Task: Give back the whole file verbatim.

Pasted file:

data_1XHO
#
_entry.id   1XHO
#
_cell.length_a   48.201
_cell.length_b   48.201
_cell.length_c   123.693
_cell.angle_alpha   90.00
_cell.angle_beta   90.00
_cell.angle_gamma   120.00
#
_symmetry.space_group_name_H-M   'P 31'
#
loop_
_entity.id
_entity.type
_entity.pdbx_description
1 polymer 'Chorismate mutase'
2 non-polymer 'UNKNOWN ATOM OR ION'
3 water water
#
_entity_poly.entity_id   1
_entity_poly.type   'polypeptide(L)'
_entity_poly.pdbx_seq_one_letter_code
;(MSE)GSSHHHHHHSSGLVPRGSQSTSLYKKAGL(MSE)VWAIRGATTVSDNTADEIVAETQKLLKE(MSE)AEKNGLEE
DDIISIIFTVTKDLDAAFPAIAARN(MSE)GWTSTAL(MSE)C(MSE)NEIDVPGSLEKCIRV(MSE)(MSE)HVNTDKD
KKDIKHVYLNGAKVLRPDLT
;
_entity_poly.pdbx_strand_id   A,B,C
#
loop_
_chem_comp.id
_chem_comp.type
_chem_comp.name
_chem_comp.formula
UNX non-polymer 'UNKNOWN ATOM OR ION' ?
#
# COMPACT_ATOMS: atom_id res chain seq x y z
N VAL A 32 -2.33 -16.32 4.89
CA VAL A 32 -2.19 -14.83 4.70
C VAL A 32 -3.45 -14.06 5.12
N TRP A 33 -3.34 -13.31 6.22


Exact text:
data_1XHO
#
_entry.id   1XHO
#
_cell.length_a   48.201
_cell.length_b   48.201
_cell.length_c   123.693
_cell.angle_alpha   90.00
_cell.angle_beta   90.00
_cell.angle_gamma   120.00
#
_symmetry.space_group_name_H-M   'P 31'
#
loop_
_entity.id
_entity.type
_entity.pdbx_description
1 polymer 'Chorismate mutase'
2 non-polymer 'UNKNOWN ATOM OR ION'
3 water water
#
_entity_poly.entity_id   1
_entity_poly.type   'polypeptide(L)'
_entity_poly.pdbx_seq_one_letter_code
;(MSE)GSSHHHHHHSSGLVPRGSQSTSLYKKAGL(MSE)VWAIRGATTVSDNTADEIVAETQKLLKE(MSE)AEKNGLEE
DDIISIIFTVTKDLDAAFPAIAARN(MSE)GWTSTAL(MSE)C(MSE)NEIDVPGSLEKCIRV(MSE)(MSE)HVNTDKD
KKDIKHVYLNGAKVLRPDLT
;
_entity_poly.pdbx_strand_id   A,B,C
#
loop_
_chem_comp.id
_chem_comp.type
_chem_comp.name
_chem_comp.formula
UNX non-polymer 'UNKNOWN ATOM OR ION' ?
#
# COMPACT_ATOMS: atom_id res chain seq x y z
N VAL A 32 -2.33 -16.32 4.89
CA VAL A 32 -2.19 -14.83 4.70
C VAL A 32 -3.45 -14.06 5.12
N TRP A 33 -3.34 -13.31 6.22